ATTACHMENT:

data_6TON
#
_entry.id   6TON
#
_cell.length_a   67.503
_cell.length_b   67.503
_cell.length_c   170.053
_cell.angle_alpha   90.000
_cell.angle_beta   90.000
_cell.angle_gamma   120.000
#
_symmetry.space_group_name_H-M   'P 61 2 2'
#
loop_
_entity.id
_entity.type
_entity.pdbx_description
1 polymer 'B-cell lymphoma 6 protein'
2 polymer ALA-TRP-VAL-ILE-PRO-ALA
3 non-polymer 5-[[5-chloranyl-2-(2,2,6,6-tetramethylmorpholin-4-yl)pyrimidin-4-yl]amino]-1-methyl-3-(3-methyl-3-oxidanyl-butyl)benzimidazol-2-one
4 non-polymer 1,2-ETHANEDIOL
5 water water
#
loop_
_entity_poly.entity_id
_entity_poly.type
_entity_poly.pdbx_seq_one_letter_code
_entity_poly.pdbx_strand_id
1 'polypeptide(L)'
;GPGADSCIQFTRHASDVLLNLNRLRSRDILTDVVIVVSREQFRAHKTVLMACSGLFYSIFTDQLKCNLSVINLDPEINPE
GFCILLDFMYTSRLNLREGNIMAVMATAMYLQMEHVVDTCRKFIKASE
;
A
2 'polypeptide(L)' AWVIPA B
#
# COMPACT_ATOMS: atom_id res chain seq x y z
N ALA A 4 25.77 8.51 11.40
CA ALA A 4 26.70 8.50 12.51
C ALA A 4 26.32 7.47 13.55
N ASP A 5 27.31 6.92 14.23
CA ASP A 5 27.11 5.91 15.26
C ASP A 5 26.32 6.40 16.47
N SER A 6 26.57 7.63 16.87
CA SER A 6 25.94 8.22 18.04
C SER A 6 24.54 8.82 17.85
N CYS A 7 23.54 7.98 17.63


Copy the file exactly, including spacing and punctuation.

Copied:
data_6TON
#
_entry.id   6TON
#
_cell.length_a   67.503
_cell.length_b   67.503
_cell.length_c   170.053
_cell.angle_alpha   90.000
_cell.angle_beta   90.000
_cell.angle_gamma   120.000
#
_symmetry.space_group_name_H-M   'P 61 2 2'
#
loop_
_entity.id
_entity.type
_entity.pdbx_description
1 polymer 'B-cell lymphoma 6 protein'
2 polymer ALA-TRP-VAL-ILE-PRO-ALA
3 non-polymer 5-[[5-chloranyl-2-(2,2,6,6-tetramethylmorpholin-4-yl)pyrimidin-4-yl]amino]-1-methyl-3-(3-methyl-3-oxidanyl-butyl)benzimidazol-2-one
4 non-polymer 1,2-ETHANEDIOL
5 water water
#
loop_
_entity_poly.entity_id
_entity_poly.type
_entity_poly.pdbx_seq_one_letter_code
_entity_poly.pdbx_strand_id
1 'polypeptide(L)'
;GPGADSCIQFTRHASDVLLNLNRLRSRDILTDVVIVVSREQFRAHKTVLMACSGLFYSIFTDQLKCNLSVINLDPEINPE
GFCILLDFMYTSRLNLREGNIMAVMATAMYLQMEHVVDTCRKFIKASE
;
A
2 'polypeptide(L)' AWVIPA B
#
# COMPACT_ATOMS: atom_id res chain seq x y z
N ALA A 4 25.77 8.51 11.40
CA ALA A 4 26.70 8.50 12.51
C ALA A 4 26.32 7.47 13.55
N ASP A 5 27.31 6.92 14.23
CA ASP A 5 27.11 5.91 15.26
C ASP A 5 26.32 6.40 16.47
N SER A 6 26.57 7.63 16.87
CA SER A 6 25.94 8.22 18.04
C SER A 6 24.54 8.82 17.85
N CYS A 7 23.54 7.98 17.63